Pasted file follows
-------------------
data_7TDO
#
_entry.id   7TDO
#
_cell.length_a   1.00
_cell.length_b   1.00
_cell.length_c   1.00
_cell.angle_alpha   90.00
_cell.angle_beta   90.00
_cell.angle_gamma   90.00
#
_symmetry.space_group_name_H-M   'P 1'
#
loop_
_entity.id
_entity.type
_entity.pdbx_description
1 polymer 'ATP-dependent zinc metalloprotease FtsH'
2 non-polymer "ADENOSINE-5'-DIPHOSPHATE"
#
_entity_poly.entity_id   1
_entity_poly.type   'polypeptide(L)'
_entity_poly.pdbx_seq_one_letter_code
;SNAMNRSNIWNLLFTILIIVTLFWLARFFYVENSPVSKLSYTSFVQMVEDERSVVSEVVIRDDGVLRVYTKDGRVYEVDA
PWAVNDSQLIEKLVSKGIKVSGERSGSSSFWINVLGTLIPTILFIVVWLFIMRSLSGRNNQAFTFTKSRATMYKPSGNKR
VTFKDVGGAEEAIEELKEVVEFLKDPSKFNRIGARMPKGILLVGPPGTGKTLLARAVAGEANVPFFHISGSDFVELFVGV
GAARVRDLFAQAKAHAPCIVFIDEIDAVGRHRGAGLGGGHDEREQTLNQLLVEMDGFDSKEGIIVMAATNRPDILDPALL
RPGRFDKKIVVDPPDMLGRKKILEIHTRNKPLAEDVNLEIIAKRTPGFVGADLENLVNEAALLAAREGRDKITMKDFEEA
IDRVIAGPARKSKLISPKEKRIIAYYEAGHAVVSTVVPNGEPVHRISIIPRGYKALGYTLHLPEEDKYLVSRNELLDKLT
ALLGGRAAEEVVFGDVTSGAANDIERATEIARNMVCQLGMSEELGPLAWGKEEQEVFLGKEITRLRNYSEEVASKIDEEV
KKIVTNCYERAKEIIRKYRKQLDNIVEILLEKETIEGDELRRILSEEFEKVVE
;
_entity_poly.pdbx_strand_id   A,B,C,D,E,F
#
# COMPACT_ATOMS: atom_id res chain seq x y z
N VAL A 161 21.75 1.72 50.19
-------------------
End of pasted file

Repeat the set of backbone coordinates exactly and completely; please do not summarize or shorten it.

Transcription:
data_7TDO
#
_entry.id   7TDO
#
_cell.length_a   1.00
_cell.length_b   1.00
_cell.length_c   1.00
_cell.angle_alpha   90.00
_cell.angle_beta   90.00
_cell.angle_gamma   90.00
#
_symmetry.space_group_name_H-M   'P 1'
#
loop_
_entity.id
_entity.type
_entity.pdbx_description
1 polymer 'ATP-dependent zinc metalloprotease FtsH'
2 non-polymer "ADENOSINE-5'-DIPHOSPHATE"
#
_entity_poly.entity_id   1
_entity_poly.type   'polypeptide(L)'
_entity_poly.pdbx_seq_one_letter_code
;SNAMNRSNIWNLLFTILIIVTLFWLARFFYVENSPVSKLSYTSFVQMVEDERSVVSEVVIRDDGVLRVYTKDGRVYEVDA
PWAVNDSQLIEKLVSKGIKVSGERSGSSSFWINVLGTLIPTILFIVVWLFIMRSLSGRNNQAFTFTKSRATMYKPSGNKR
VTFKDVGGAEEAIEELKEVVEFLKDPSKFNRIGARMPKGILLVGPPGTGKTLLARAVAGEANVPFFHISGSDFVELFVGV
GAARVRDLFAQAKAHAPCIVFIDEIDAVGRHRGAGLGGGHDEREQTLNQLLVEMDGFDSKEGIIVMAATNRPDILDPALL
RPGRFDKKIVVDPPDMLGRKKILEIHTRNKPLAEDVNLEIIAKRTPGFVGADLENLVNEAALLAAREGRDKITMKDFEEA
IDRVIAGPARKSKLISPKEKRIIAYYEAGHAVVSTVVPNGEPVHRISIIPRGYKALGYTLHLPEEDKYLVSRNELLDKLT
ALLGGRAAEEVVFGDVTSGAANDIERATEIARNMVCQLGMSEELGPLAWGKEEQEVFLGKEITRLRNYSEEVASKIDEEV
KKIVTNCYERAKEIIRKYRKQLDNIVEILLEKETIEGDELRRILSEEFEKVVE
;
_entity_poly.pdbx_strand_id   A,B,C,D,E,F
#
# COMPACT_ATOMS: atom_id res chain seq x y z
N VAL A 161 21.75 1.72 50.19